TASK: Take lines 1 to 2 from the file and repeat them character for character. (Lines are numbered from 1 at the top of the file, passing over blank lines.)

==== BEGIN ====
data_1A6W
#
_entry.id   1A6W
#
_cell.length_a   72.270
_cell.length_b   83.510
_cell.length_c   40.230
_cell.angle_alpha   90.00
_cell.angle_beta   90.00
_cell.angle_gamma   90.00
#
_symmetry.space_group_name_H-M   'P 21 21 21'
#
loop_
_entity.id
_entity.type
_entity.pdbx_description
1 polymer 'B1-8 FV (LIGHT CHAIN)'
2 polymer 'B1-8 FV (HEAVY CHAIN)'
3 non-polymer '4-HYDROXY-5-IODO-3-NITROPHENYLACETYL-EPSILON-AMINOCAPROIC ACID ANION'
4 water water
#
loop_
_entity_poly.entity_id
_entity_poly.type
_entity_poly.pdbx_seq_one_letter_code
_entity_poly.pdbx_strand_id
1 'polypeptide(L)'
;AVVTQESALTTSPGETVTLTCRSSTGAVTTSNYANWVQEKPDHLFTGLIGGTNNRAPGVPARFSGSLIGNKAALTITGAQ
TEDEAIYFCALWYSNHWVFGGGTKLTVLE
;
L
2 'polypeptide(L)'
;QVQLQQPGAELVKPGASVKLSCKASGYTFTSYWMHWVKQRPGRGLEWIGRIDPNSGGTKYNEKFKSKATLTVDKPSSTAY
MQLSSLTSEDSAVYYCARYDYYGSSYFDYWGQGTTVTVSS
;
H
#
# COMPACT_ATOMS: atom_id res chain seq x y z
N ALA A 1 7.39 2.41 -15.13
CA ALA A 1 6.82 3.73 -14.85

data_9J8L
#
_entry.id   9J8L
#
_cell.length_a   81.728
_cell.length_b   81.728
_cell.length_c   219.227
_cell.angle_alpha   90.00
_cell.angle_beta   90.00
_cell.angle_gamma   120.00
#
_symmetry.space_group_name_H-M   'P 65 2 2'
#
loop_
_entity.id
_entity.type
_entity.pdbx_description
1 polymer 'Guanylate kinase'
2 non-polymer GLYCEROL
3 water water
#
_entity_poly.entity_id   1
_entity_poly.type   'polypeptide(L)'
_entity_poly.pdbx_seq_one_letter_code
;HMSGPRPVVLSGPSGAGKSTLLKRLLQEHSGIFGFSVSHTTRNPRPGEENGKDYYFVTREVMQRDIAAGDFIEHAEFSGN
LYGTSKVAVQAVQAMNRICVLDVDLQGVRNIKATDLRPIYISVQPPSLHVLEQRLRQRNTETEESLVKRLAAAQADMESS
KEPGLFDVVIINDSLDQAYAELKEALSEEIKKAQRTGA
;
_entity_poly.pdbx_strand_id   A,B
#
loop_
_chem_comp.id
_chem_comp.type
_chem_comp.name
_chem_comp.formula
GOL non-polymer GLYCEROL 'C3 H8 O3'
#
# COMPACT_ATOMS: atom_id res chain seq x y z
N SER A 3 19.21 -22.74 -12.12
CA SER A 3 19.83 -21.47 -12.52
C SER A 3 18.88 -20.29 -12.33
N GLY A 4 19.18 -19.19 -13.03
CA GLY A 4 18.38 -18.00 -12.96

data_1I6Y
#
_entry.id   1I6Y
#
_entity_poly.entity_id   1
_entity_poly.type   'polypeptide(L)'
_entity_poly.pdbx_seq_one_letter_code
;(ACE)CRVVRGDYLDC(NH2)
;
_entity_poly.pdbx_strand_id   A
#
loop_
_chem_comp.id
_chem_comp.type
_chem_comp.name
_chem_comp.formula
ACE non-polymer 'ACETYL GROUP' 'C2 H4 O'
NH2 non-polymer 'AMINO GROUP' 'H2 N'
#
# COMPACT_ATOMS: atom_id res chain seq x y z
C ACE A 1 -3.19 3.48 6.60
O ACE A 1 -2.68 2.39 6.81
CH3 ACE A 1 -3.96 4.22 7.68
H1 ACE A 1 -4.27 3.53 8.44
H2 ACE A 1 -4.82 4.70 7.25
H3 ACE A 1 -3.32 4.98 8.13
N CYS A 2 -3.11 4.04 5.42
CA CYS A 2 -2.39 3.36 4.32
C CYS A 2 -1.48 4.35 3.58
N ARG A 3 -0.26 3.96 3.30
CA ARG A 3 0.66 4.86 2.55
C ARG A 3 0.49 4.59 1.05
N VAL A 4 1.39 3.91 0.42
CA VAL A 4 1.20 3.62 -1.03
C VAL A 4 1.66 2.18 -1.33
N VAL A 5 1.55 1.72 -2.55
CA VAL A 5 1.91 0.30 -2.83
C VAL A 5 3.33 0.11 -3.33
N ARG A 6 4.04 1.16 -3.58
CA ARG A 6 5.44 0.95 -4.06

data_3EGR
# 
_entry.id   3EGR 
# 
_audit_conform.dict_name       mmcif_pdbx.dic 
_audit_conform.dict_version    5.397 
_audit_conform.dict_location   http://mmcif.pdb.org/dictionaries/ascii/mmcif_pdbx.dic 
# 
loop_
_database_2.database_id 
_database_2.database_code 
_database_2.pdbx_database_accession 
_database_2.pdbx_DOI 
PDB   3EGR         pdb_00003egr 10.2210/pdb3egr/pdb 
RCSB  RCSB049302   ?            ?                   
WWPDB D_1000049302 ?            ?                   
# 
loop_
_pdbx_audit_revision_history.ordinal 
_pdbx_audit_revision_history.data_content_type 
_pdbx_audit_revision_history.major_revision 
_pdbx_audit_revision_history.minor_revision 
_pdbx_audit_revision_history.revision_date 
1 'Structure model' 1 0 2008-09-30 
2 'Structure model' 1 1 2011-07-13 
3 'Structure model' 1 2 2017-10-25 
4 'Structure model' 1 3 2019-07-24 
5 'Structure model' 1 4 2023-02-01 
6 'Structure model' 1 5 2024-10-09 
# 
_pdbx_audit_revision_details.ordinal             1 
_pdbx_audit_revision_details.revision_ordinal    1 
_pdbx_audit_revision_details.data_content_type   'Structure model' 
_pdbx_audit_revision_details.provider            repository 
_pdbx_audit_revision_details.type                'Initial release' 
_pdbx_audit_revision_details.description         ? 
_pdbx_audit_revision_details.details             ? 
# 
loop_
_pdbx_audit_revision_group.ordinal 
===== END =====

data_1A6W
#